Energy, the news business risk

01 Aug 2008Archived News Energetics in the News

Published: WME magazine by Richard Collins - Energetics is quoted about costs for energy prices.

 

Emissions trading arrived in July with the twin bangs of the Garnaut Report and the green paper on the scheme design. But that’s only part of the picture when it comes to energy reform and pricing, reports Richard Collins.

Low-costs energy has long been a key contributor to Australia’s economic competitiveness, so it’s no surprise the concept of pricing in the environmental costs of energy has been controversial, to say the least. The newsprint and airtime devoted to the proposed emissions trading scheme during the past six weeks would take a small forest to offset.

In reality, however, energy prices have already made a step change.

“Without doubt, the market has dramatically changed in 2007 and ultimately all customers will be affected,” says a new report commissioned by the Energy Users Association of Australia (EUAA).

“Customers are advised to recognize that the forward market price and volatility has significantly changed and, consequently, previous purchasing methods are unlikely to be sufficient in the future.”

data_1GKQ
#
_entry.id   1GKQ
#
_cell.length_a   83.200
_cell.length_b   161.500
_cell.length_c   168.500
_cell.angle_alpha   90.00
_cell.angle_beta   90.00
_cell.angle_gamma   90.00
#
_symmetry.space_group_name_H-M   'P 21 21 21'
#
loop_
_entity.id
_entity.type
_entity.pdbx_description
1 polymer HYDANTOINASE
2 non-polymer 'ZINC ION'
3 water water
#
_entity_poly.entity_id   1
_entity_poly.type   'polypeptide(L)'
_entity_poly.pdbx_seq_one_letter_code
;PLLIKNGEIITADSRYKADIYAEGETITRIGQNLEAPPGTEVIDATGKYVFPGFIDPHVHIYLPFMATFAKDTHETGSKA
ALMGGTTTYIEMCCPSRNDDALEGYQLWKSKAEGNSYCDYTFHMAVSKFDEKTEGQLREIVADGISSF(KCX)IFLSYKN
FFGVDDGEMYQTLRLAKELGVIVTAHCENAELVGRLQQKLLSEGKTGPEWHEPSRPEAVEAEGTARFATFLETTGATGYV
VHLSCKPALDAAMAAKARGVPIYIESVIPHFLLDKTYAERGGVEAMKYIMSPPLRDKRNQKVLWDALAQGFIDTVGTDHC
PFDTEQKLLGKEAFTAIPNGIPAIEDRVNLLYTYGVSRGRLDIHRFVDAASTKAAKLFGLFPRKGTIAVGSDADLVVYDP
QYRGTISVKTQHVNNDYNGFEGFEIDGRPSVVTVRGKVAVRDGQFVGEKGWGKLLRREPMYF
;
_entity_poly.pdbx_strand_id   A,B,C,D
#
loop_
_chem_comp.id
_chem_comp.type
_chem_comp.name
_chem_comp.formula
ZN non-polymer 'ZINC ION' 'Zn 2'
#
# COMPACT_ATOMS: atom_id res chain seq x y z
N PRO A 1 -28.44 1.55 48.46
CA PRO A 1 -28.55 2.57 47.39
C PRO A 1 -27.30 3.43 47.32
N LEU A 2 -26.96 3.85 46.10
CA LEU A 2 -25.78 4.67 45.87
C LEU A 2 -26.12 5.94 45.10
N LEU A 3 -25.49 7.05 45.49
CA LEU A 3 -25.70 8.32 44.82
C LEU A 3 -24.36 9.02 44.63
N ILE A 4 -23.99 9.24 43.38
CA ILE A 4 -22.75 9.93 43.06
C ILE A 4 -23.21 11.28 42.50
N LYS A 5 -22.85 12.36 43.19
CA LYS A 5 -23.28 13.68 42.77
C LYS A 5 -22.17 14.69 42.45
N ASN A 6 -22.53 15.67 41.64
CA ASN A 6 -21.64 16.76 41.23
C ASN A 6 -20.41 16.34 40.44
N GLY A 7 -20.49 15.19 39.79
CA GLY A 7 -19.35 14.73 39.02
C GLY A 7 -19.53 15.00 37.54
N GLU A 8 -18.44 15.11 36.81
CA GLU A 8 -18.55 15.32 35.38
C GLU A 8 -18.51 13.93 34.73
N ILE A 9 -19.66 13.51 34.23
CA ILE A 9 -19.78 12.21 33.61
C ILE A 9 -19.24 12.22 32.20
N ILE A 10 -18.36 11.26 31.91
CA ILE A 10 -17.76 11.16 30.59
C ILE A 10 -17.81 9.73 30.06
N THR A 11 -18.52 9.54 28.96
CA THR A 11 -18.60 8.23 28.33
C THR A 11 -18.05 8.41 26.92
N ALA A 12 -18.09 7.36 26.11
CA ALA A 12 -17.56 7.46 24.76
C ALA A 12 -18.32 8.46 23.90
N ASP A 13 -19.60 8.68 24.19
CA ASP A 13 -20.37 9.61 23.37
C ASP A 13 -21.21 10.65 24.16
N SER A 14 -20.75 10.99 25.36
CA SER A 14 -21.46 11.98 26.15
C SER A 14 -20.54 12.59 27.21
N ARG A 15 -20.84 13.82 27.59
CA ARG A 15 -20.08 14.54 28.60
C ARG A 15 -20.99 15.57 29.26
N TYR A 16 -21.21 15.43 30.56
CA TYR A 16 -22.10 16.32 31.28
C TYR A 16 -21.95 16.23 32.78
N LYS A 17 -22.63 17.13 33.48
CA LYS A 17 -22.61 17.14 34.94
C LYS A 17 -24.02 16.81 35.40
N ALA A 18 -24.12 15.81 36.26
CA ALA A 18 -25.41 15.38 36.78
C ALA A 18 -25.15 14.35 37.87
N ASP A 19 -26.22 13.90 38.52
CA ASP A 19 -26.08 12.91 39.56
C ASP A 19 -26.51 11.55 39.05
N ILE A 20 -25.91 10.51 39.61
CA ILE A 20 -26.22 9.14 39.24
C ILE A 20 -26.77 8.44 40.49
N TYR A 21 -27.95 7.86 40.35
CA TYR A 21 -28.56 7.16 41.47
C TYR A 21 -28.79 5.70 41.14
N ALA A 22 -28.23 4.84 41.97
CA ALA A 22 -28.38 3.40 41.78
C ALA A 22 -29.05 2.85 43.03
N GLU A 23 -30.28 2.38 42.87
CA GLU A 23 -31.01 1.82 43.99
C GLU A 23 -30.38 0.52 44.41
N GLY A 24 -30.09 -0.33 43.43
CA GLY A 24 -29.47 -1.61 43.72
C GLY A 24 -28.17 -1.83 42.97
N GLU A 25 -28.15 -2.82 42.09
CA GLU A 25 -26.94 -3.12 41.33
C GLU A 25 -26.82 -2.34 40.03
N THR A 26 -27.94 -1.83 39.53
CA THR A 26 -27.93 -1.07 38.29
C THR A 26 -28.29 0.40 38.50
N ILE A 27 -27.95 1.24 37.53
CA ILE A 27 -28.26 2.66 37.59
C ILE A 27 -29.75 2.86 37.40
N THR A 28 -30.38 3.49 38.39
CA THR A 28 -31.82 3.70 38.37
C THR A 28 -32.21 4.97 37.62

That case is made in two reports released in July, the EUAA report analyzing the causes of last year’s energy price spike and another projecting forward to life under an emissions trading scheme that suggests permit prices could quickly move to $55 a tonne of CO2e emitted.

First, the reflection. Energy prices last year soared well above their long-run average of $25-40/MWh, with companies caught renegotiating contracts at the time being quoted prices up to twice their existing rate. While prices have eased slightly, there is no prospect of a return to historic levels.

The findings are contained in the report by Creative Energy Solutions (CES), an independent analyst commissioned by the EUAA because, in the words of EUAA chief Roman Domanski, they were “not satisfied with the official explanation that ‘the drought’ was the cause of these problems and the response that government can’t do anything about this”.

CES found the drought was a major factor, with power stations unable to access cooling water – Queensland’s Tarong plant was forced to operate at 60 per cent capacity – and hydro stations revaluing their product due to record low dam levels. But it also found a raft of policy and energy market failures ratcheted up the stress, including a lack of rational water policy and planning, and opportunistic bidding by some generators not affected by drought and market power. Combined, they amplified the price pressure.